James Cole Clay has been working as a film critic for the better part of a decade covering new releases, blu ray reviews and the occasional drive-in cult classic. His writing is dedicated to discovering social politics through diverse voices, primarily focusing on Women In Film and LGBTQ cinema.
James C. Clay // Film Critic
MEN IN BLACK INTERNATIONAL
In 1997 the original MEN IN BLACK struck a tone that was an adequately weird piece of popcorn cinema that took a detective buddy cop comedy to new levels by adding aliens, quirky gadgets, and Will Smith who at the time was the biggest star in Hollywood. Director Barry Sonnenfeld gave that film a distinctive tone that made black suits and sunglasses an iconic look even if some of the imagery is a bit cheesy by today’s standards. With two sequels that received varying levels of acclaim, the franchise has laid dormant for the better part of a decade.
There were chances at a possible arrival including a crossover between 21 JUMP STREET and MEN IN BLACK that would have had Jonah Hill and Channing Tatum battling aliens while tripping acid. Films like this need to embrace their inner strange rather than fight against their most significant strengths by playing it safe. As sure as the sun will rise MEN IN BLACK: INTERNATIONAL is a film that refuses to take any risks with its’ story, tone, or humor. Instead director F. Gary Gray (STRAIGHT OUTTA COMPTON) alters the approach with a film void of charisma despite its’ two irresistible stars Tessa Thompson and Chris Hemsworth.
The film opens in 1996 as a bit of an origin story for a young girl named Molly (Thompson), who the titular “Men in Black” forget to memory wipe after she encounters a small alien in her bedroom one night. The young woman uses her skills as a long, long alien truther to track down the MIB in hopes of becoming an agent. After being apprehended by the agency, she does a minimal amount of convincing as she persuades “Agent O” (Emma Thompson), head of the New York City branch to allow her to join the force as a probationary agent.
Once in London “Agent M” meets the roguish “Agent H” (Hemsworth), who is the most decorated “man in black.” After a long exposition dump, and forgettable set of plot beats they embark on a globe-trotting mission that a stenciled version of a Hollywood blockbuster.
There are only so many chances to get the opportunity to make a film with so much possibility to expand and take the audience in newfound directions. In this case, the writers Art Marcum and Mat Halloway (TRANSFORMERS: THE LAST KNIGHT) showcase why the studio hired them as writers of a Transformers film with a script that’s a scattershot attempt at a sprawling journey. While in today’s diverse landscape, it makes logical sense as to why this film took the general approach to show the full scope of the modern world where we coexist with extraterrestrials. The issue with this is the world building lacks any focus that made the original film potent.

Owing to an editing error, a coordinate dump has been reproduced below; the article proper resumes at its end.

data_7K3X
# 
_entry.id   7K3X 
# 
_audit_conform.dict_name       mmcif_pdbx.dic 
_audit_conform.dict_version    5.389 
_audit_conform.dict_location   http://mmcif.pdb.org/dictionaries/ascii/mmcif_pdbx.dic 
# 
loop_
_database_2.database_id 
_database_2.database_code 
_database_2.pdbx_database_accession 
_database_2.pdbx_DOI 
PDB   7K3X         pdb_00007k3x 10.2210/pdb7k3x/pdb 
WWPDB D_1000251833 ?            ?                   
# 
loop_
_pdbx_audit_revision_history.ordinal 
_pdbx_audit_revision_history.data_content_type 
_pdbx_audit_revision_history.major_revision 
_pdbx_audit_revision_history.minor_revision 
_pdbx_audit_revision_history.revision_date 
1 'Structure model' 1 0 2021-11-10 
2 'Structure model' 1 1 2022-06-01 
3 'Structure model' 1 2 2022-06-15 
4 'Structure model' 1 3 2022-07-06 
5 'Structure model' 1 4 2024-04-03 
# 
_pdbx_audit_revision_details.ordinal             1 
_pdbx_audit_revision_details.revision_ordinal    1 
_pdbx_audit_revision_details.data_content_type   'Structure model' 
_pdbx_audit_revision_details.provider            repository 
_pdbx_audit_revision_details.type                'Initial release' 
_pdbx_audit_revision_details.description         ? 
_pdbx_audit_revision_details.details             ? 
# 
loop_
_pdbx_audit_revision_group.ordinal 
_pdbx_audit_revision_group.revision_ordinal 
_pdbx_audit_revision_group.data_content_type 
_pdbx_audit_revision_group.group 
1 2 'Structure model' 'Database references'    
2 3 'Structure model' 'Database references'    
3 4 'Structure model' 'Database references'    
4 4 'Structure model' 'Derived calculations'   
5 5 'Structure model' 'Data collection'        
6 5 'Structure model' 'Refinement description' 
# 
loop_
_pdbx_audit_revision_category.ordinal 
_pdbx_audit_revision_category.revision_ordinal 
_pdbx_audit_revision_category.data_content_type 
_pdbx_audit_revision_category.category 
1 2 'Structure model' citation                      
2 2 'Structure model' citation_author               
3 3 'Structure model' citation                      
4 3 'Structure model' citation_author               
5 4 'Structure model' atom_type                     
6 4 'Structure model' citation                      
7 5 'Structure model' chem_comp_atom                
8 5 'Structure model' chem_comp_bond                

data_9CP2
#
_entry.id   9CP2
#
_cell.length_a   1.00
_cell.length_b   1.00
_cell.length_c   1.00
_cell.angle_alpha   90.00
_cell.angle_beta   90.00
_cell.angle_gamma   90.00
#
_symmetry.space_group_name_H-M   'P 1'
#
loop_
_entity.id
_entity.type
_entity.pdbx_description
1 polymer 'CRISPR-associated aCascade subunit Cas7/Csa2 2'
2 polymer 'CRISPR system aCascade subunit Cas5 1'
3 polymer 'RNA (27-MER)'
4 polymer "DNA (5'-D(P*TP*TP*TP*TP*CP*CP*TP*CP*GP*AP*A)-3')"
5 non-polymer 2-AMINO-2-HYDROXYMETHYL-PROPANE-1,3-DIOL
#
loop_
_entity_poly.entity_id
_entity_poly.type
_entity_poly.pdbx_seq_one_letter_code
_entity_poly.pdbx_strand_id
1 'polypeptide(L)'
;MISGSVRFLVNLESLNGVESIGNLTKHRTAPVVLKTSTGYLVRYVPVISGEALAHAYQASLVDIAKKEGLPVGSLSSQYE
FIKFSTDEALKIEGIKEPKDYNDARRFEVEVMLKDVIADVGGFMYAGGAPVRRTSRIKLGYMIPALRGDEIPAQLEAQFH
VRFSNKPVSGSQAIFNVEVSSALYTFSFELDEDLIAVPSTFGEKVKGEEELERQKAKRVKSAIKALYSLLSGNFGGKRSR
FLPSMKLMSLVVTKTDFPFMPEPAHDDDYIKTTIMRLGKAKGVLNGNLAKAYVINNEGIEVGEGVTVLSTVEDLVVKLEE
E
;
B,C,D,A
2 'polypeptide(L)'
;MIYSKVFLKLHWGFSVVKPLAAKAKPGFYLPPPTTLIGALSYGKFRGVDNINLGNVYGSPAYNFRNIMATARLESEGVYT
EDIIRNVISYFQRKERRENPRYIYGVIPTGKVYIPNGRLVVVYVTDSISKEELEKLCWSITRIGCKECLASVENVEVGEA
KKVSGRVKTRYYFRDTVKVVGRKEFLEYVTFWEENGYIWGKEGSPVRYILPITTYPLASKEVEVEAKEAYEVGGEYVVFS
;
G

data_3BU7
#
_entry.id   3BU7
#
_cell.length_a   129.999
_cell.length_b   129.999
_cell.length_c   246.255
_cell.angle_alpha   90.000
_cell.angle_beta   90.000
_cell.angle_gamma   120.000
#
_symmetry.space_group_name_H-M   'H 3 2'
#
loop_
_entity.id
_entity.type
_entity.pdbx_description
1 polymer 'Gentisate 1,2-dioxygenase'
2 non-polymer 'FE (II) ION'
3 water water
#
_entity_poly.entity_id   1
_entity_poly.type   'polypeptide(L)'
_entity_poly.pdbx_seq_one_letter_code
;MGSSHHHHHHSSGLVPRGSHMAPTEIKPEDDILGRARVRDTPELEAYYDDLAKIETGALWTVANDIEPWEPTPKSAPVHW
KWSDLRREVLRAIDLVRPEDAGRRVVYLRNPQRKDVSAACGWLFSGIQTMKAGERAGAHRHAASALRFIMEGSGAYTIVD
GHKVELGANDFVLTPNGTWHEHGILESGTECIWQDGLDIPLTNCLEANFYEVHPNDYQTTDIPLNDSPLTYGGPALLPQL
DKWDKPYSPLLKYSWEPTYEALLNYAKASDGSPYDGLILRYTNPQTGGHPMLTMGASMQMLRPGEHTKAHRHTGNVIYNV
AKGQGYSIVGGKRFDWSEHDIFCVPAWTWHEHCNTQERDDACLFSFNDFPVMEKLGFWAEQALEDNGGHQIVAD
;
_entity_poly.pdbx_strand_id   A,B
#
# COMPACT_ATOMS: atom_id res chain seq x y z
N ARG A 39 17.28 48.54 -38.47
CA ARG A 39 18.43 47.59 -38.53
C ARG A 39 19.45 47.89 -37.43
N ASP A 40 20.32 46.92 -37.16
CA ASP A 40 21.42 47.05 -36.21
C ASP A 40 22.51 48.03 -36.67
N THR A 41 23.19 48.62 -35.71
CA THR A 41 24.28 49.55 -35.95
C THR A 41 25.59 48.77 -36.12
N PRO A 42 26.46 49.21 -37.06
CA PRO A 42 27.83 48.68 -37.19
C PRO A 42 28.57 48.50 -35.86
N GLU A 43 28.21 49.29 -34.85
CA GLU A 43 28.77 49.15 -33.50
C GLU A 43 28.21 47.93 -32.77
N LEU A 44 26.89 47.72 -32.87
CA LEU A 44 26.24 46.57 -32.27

The Men In Black films had a sense of place, New York City played a part in the fabric of the alien life there were so many characters and odd situations to encounter that pushed the audiences boundary, but stayed within their comfort zone. MEN IN BLACK INTERNATIONAL almost feels allergic to finding an identity.
The material here does such a disservice to Hemsworth and Thompson’s dynamic that THOR: RAGNAROK proved successful. Hemsworth plays a prep school douchebag that “M” labels as dangerously inept and reckless. Thompson gets some character development here and there, but given the opportunity to let their characters grow, through no fault of their own, these well-established stars seem lost in their own movie. Epic films like this need to make the characters drive the narrative, not the other way around. Audiences are smarter than studios may realize. We want to be able to connect to what we see on-screen. We can’t empathize for a big blue light in the sky, but we sure can shed a tear at a young girl playing with a baby alien.
Much of pleasure of the MEN IN BLACK films came from uncovering the life forms that are hiding among us, from a shit talking pug dog, to a squid baby being birthed and who could ever forget Vincent D’onofrio’s turn as the cockroach lodged in human skin from the original film. In most of the creature, the action comes from anthropomorphized versions of blue aliens with hair, scales, or tentacles, which is rather pedestrian.
Oddly enough in the last third of the film when H & M (lol) encounter intergalactic arms dealer Riza (Rebecca Ferguson) does the film gain focus and in turn add some blockbuster intrigue to a film that was lost on Mars without a ticket home. Lurking around the film are Liam Neeson, as the head of MIB London, Kumail Nanjiani, who voices the alien equivalent of an emoji and the aforementioned Emma Thompson, who showed up for what is essentially a cameo.
Gray has been a fine journeyman director with several successful studio films including LAW ABIDING CITIZEN and STRAIGHT OUTTA COMPTON under his belt. MEN IN BLACK INTERNATIONAL wasn’t the right fit for an otherwise respectable filmmaker. This film was a welcome return for the franchise with a lot of the ingredients to make an exciting film but lacked much of the creativity that made this franchise a household name. Unfortunately, MEN IN BLACK INTERNATIONAL is one summer film you may want to erase from your memory.